Variations Of Banana Bread

Bananas seem to turn brown a few hours after they are brought home, not giving you enough time to eat them. There is a recipe that you can make with overripe bananas with several variations that include peanut butter, fresh fruits and even vegetables. Banana bread is often made with walnuts, slices of bananas and a bit of cinnamon or honey. It has a sweet flavor and is delicious with a tall glass of milk or a hot cup of coffee.

One of the recipes features brown butter. It gives the bread a darker color. You can top the bread with brown sugar and cinnamon for more of a dessert bread instead of one that is enjoyed in the morning. Another delicious recipe is strawberry banana bread. You can use either fresh or frozen berries. If you use fresh berries, you don’t need to use as much milk in the batter as the berries have a high water content. Top with whipped cream and sliced almonds for a nice treat.

Another option is chocolate avocado bread. It is made with cocoa powder, which blends well with the bananas, as well as slices of avocados. You can also use slices of zucchini if you don’t like avocados. Children might enjoy peanut butter in a traditional banana bread batter along with a bit of jelly on the bread after it’s cut.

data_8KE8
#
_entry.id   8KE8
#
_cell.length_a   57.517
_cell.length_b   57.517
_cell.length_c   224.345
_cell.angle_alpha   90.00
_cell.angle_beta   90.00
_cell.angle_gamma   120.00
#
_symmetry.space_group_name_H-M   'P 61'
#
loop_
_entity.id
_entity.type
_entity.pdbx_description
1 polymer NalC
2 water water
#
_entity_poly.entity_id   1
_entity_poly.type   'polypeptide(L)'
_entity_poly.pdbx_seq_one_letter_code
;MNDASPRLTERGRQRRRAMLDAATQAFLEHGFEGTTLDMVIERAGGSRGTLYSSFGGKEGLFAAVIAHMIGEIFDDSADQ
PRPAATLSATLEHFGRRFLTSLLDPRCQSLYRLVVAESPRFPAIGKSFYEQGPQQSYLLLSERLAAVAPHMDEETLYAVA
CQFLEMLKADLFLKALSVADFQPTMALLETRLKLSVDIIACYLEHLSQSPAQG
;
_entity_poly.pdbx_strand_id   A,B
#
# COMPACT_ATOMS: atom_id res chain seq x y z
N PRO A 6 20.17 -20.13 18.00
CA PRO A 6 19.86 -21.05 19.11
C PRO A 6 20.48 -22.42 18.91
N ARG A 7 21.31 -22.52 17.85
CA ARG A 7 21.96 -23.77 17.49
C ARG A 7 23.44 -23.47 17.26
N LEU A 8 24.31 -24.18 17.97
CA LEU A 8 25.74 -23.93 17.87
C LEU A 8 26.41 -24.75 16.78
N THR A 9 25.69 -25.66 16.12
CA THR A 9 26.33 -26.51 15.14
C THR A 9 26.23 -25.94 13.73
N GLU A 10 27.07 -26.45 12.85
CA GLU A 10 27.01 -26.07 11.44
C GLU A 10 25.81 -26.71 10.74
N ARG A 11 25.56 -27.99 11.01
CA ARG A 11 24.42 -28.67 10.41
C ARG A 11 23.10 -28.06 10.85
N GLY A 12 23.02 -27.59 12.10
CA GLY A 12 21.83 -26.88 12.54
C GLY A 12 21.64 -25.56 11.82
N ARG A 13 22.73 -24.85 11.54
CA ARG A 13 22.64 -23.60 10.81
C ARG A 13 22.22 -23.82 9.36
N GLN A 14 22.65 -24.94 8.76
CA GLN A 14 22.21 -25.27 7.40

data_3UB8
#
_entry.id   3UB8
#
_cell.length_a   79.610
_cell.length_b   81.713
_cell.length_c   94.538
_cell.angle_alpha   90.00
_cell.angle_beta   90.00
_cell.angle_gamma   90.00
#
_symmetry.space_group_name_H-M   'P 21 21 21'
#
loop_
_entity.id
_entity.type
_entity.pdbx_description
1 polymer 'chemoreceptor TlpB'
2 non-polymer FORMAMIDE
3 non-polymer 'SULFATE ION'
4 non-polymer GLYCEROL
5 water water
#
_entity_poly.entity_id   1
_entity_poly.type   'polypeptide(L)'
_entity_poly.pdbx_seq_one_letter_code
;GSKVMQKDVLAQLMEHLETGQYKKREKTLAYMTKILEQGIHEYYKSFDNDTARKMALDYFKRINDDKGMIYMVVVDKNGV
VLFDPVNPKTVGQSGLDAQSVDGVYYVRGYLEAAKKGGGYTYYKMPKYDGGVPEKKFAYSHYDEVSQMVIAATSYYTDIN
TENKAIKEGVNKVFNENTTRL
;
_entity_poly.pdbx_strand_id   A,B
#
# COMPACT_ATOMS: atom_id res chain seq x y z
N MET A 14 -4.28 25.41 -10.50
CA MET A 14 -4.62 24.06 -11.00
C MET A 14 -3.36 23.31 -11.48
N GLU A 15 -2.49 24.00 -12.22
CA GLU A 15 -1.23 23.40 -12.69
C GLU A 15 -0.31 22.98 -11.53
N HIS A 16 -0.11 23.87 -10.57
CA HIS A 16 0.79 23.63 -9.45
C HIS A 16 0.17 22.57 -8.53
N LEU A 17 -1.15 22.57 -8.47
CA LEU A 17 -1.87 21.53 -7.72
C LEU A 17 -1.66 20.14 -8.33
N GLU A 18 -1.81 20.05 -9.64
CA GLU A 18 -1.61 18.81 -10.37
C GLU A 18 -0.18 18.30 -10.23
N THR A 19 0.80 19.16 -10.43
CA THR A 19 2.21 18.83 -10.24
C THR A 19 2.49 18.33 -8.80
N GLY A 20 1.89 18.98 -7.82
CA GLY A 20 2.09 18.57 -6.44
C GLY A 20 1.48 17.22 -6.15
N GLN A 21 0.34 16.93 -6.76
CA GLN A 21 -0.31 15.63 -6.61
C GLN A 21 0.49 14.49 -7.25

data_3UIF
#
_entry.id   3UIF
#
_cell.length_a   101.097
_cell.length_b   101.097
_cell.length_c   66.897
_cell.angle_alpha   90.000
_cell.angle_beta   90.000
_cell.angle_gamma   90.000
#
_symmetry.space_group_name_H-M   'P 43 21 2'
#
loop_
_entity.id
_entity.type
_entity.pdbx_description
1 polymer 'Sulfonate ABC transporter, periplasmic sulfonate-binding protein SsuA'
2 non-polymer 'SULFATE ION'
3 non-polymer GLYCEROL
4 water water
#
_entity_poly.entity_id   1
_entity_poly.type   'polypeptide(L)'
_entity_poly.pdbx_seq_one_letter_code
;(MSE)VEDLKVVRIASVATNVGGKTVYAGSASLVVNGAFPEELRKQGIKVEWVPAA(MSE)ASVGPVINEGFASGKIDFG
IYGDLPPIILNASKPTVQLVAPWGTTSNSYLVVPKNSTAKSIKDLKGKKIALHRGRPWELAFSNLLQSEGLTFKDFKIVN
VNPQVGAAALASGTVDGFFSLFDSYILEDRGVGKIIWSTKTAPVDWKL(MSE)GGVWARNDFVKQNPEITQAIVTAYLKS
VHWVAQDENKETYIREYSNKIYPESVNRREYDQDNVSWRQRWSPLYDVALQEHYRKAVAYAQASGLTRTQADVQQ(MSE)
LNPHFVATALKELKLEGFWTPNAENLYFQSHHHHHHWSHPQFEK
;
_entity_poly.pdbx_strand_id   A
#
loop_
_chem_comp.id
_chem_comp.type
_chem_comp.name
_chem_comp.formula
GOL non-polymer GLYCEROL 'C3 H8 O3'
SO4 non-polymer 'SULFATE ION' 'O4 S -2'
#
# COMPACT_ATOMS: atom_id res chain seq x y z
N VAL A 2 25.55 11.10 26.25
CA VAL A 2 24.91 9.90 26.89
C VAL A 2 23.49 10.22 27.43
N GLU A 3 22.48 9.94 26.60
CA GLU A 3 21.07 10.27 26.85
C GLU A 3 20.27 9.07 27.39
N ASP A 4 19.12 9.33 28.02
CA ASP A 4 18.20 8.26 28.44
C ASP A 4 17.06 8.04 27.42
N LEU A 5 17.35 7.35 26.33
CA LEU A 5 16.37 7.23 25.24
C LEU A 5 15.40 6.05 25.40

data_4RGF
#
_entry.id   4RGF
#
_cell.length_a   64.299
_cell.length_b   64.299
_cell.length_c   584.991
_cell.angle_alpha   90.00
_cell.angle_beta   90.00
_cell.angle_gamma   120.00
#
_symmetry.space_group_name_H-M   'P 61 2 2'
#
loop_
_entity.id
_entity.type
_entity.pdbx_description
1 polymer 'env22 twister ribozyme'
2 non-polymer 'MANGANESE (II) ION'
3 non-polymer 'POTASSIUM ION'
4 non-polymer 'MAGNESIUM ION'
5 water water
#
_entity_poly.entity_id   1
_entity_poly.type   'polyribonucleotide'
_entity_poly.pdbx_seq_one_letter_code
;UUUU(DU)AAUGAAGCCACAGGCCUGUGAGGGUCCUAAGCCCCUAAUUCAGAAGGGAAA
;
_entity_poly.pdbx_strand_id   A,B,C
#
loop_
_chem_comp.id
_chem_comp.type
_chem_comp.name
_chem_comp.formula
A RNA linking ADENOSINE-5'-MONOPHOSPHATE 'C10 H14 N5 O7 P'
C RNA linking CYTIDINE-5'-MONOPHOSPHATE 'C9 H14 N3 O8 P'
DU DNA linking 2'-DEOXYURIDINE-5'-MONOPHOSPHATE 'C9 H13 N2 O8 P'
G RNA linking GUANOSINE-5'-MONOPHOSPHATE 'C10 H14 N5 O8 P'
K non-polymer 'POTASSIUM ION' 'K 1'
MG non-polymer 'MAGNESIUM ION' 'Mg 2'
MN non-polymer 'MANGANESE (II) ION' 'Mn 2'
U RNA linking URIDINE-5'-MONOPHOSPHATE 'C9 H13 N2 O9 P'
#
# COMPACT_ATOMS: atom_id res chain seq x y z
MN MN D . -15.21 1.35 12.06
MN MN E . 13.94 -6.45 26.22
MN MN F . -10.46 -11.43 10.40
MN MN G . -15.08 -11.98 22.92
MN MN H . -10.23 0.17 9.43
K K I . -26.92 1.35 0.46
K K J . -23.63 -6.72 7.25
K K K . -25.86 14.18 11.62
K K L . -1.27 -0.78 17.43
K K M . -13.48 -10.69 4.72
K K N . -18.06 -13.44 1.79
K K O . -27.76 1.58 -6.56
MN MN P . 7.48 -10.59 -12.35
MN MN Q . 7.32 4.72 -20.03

Sweet and Salty Brownies: A Perfect Blend of Flavors

Renato Poliafito and Matt Lewis, founders and owners of the New York bakery Baked, are true brownie artisans. They amazed their clientele in 2005 with the introduction of their stellar Deep Dark Brownie, lauded by Martha Stewart and Oprah Winfrey and specially designed to knock the socks off dark chocolate fans. Now the duo has come up with another chocolate wonder: a sweet-and-salty caramel brownie.
In a recent article in the New York Times (http://www.nytimes.com/2016/06/08/dining/salted-caramel-brownies-recipe.html?ref=dining&_r=0), food maven Julia Moskin explained the new brownie’s history. It started out life as Baked’s Sweet and Salty Cake, a multi-layer crowd-pleaser that’s a perennial favorite at the bakery. But the folks at Baked wanted a similar combination of bittersweet flavor with the rich density of the classic brownie, hand-mixed to maintain the fudgy texture that’s the mark of the truly artisanal brownie. Their creation displays the perfect blend of sweet-and-salty contrast.
Put simply, the Sweet and Salty Brownie consists of brownie batter over which a caramel sauce is drizzled. When the brownies are baked, coarse sugar and flaky salt are sprinkled on top and more caramel sauce is drizzled on. Julia Moskin’s version of the recipe can be found here: http://cooking.nytimes.com/recipes/1018161-salted-caramel-brownies?version=meter+at+0&module=meter-Links&pgtype=article&contentId=&mediaId=&referrer=http%3A%2F%2Fwww.nytimes.com%2Fpages%2Fdining%2Findex.html%3Fmodule%3DSiteIndex%26region%3DFooter%26pgtype%3Dsectionfront&priority=true&action=click&contentCollection=meter-links-click . The results will astound you, but only if you take the trouble to make a from-scratch caramel sauce and to source a chocolate that contains 60-70% cocoa solids. By the way, don’t let the sound of “homemade caramel sauce” drive you to melting down Kraft caramels. All you need do is cook sugar and corn syrup together, stirring until the mixture attains a golden color (the darker the color, the greater the bittersweet flavor), then add cream.